Unlike much of the rest of the country, people in Kerala refuse to give up land not because they use it for sustenance (no one cultivates anymore). They consider land to be purely a speculative investment vehicle to be liquidated it at “higher” prices in the future. In fact, land-deals are the second highest direct source of income (yes, income) in Kerala after remittances. Selling land is no longer restricted to meet emergencies or marry off children, but even to finance flashy consumerist cravings like big cars, houses, utilities, foreign trips etc. The point here is that the government is missing a golden opportunity to easily acquire land in Kerala. People hoard land for the very purpose of selling it off, provided they are offered a right price close enough to the market price. And there lies the catch. “Market price”. Land acquisition in Kerala is difficult because the authorities are willing to pay only government-prescribed guidance value, which will be much lower than actual market prices. Fertile semi-urban land in Kerala and arid scrubland in Telangana cannot be priced the same because both lie 5 km from an urban settlement. Would you give away your land that would otherwise fetch 5 lakhs on the market for 1.2 lakhs to the railways? It is another thing that not enough money is allocated to acquire land even at those below-market prices.
There is more. Haggling between state and central governments on land acquisition and other revenue sharing aspects further complicates the matter. Kerala was one of the first state to sign an agreement (MoU) with the railways to set up an independent company to manage railway projects in the state. KSRDC has only ended up only the latest in a long, long list of government corporations that sit around doing nothing. The state government had at first agreed to share cost for the construction of several projects at first only to back out later. Given land acquisition is a unpopular matter, no politician wants to get involved in it, much less sanction funds for it. They don’t take the pain to explain to people how expanding infrastructure will help them in the future. It is risky, blind populism is far more effective to retain electoral seats. Finally, people refuse to part with their land for railway projects because they know construction will take decades, by which time their lands would be worth several times over.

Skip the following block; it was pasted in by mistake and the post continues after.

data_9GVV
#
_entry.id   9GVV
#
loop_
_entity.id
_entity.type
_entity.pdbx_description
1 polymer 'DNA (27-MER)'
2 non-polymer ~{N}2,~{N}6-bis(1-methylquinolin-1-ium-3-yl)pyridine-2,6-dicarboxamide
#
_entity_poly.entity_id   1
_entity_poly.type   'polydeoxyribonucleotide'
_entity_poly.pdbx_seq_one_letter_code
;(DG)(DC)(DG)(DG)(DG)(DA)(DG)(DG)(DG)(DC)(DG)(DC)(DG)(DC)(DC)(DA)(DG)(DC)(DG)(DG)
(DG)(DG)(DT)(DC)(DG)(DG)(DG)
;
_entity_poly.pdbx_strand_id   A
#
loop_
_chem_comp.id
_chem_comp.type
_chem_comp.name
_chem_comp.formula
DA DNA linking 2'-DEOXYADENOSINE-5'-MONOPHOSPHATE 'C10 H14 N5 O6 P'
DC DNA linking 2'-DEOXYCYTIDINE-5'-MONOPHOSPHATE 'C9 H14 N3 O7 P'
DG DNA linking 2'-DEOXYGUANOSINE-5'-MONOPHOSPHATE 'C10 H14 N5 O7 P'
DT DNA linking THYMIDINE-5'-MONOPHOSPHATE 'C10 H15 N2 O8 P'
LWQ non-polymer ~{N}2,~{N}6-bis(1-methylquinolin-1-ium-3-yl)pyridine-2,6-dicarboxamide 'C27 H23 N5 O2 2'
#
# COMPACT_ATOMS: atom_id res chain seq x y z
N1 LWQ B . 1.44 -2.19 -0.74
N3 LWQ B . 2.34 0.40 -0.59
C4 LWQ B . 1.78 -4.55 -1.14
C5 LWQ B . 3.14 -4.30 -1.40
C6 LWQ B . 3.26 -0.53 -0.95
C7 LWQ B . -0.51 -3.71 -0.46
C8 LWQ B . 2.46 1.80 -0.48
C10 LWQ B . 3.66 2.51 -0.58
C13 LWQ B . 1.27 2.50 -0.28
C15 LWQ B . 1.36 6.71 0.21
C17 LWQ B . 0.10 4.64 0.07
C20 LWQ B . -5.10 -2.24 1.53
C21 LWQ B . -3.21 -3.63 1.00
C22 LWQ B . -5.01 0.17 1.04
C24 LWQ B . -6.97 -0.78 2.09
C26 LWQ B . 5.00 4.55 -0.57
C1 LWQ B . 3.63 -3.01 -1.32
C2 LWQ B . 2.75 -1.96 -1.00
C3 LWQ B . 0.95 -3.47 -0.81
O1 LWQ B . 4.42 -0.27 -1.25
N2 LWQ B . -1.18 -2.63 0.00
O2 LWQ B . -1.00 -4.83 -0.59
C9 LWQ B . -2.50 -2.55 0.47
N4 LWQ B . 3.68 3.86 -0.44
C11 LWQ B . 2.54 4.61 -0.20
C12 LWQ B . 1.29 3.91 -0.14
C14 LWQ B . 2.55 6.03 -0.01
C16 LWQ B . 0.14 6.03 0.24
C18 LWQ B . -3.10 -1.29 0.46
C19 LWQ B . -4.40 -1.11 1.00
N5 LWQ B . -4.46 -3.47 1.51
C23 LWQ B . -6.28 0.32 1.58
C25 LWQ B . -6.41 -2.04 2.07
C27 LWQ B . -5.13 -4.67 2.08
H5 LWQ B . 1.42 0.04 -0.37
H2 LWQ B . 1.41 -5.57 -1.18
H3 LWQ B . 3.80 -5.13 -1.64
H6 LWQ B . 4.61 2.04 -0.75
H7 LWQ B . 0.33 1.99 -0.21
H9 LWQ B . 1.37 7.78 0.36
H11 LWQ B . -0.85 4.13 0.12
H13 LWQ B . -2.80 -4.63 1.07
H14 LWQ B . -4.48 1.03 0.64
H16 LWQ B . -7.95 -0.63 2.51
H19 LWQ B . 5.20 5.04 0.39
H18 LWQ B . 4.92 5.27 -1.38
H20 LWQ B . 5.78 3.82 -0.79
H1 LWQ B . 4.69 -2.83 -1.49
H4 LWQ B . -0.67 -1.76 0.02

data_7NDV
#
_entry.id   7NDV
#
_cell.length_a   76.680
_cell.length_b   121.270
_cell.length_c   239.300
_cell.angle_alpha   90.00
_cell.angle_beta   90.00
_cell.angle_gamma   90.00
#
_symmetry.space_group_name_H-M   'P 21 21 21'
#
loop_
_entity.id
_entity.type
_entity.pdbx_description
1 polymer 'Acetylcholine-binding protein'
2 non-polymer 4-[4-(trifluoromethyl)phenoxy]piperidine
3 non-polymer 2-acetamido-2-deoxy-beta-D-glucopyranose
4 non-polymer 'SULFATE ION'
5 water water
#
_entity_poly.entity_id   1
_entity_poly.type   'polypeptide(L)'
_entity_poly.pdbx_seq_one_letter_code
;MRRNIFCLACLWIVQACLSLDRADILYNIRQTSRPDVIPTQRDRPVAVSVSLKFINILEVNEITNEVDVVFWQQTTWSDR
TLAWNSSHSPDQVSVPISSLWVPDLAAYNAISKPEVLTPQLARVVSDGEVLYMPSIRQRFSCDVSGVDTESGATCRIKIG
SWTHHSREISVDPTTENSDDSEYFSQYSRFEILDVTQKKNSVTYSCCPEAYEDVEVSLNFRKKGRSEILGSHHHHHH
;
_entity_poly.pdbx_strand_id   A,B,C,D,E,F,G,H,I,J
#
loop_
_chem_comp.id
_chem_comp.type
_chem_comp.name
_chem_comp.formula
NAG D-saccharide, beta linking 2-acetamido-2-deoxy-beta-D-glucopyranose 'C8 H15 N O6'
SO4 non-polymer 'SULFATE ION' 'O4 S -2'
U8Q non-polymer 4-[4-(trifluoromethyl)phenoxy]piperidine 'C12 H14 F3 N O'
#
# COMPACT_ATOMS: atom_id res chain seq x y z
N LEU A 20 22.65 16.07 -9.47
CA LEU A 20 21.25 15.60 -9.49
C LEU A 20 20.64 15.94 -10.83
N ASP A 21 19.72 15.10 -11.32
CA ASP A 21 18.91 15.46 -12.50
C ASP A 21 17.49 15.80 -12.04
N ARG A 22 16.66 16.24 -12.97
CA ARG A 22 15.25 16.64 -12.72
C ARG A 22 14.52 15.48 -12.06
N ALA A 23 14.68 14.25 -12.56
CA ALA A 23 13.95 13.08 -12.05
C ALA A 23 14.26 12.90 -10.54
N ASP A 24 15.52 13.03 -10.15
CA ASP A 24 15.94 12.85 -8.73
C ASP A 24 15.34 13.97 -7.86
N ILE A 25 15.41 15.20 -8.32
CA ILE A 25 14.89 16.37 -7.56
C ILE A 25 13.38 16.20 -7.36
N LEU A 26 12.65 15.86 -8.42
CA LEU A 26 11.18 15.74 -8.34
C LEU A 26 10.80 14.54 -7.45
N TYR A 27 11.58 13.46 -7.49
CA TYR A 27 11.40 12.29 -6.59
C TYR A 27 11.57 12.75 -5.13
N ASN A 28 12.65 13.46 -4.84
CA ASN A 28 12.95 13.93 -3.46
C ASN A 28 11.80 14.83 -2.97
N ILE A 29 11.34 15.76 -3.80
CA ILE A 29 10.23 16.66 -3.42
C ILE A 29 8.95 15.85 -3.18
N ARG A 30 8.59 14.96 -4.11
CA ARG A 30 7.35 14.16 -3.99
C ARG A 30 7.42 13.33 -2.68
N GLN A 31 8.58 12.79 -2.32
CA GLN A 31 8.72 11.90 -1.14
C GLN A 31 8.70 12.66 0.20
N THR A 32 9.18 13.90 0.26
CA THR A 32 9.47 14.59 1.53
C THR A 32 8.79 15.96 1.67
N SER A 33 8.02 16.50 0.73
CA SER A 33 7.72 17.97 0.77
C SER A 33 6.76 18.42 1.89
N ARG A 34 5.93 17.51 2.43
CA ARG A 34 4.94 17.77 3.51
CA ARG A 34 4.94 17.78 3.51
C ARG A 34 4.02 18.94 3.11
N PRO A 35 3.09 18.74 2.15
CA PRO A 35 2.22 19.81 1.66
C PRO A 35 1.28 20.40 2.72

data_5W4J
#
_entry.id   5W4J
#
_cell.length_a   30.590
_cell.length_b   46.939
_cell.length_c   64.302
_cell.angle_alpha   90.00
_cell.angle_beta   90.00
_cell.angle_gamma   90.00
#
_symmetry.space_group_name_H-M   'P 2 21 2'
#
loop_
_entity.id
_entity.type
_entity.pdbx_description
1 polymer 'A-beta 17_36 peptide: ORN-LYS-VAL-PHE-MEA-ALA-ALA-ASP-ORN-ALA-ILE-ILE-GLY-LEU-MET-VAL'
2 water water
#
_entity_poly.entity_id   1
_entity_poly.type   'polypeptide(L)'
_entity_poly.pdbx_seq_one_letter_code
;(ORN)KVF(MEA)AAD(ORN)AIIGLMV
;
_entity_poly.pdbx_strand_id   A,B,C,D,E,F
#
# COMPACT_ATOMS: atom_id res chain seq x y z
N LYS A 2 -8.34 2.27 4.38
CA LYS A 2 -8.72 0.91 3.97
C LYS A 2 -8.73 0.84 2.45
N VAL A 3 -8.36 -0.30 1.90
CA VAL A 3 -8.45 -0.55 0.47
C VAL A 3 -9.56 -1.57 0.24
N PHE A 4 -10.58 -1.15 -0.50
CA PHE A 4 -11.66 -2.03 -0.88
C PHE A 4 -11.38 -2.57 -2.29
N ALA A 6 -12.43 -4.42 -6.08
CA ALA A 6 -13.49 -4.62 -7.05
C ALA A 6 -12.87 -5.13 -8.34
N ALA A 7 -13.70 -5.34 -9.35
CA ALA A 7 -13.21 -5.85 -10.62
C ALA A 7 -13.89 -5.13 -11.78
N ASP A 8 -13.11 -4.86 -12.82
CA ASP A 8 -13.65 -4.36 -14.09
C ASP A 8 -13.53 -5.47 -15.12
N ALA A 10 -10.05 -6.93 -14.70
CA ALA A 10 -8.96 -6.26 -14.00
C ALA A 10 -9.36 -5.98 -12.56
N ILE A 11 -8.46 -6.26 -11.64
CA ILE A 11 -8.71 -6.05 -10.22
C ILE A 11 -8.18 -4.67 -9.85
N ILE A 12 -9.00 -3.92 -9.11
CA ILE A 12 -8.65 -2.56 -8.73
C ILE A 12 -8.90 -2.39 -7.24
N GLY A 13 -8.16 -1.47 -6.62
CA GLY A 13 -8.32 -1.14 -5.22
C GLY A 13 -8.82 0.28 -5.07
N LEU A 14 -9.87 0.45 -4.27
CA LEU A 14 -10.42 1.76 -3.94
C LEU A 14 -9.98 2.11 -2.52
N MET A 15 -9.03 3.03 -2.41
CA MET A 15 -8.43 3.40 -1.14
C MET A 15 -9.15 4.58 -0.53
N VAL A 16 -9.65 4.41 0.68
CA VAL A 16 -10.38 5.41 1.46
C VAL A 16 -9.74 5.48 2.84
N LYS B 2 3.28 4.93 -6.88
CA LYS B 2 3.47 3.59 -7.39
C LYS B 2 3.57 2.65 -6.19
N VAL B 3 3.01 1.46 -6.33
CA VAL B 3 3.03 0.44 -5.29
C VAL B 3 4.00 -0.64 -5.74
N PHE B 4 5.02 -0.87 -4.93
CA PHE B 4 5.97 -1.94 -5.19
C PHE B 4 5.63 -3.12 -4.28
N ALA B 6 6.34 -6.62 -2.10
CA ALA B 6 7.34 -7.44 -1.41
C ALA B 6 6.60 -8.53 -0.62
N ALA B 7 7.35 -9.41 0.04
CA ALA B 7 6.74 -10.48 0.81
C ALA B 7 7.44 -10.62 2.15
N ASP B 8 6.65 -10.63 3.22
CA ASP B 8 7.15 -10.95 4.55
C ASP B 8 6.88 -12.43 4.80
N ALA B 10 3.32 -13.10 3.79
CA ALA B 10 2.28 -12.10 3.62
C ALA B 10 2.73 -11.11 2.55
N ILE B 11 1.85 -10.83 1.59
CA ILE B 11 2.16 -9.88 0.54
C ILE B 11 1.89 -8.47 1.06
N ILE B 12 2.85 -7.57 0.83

Everyone wants fast trains and wide highways, but only not on their land. This mentality, known as NIMBY-ism (Not In My Back Yard) while is about politics in the USA and other places, is purely about economics in Kerala. If authorities are ready to pay market prices for land, acquisition can happen much smoother and faster than what we see today. However, that will mean enormous amounts of money which they don’t want to spend on Kerala for all the political and economic reasons we have seen. So, now we know where the real matter of the problem lies. The state has meager funds allocated in the first place, which then aren’t even utilised. This apathy almost seems to be like an institutionalised policy these days. However, is paucity of funds is only half the story. The second major reason for why there is no railway infrastructure in Kerala is the railways themselves. Read on.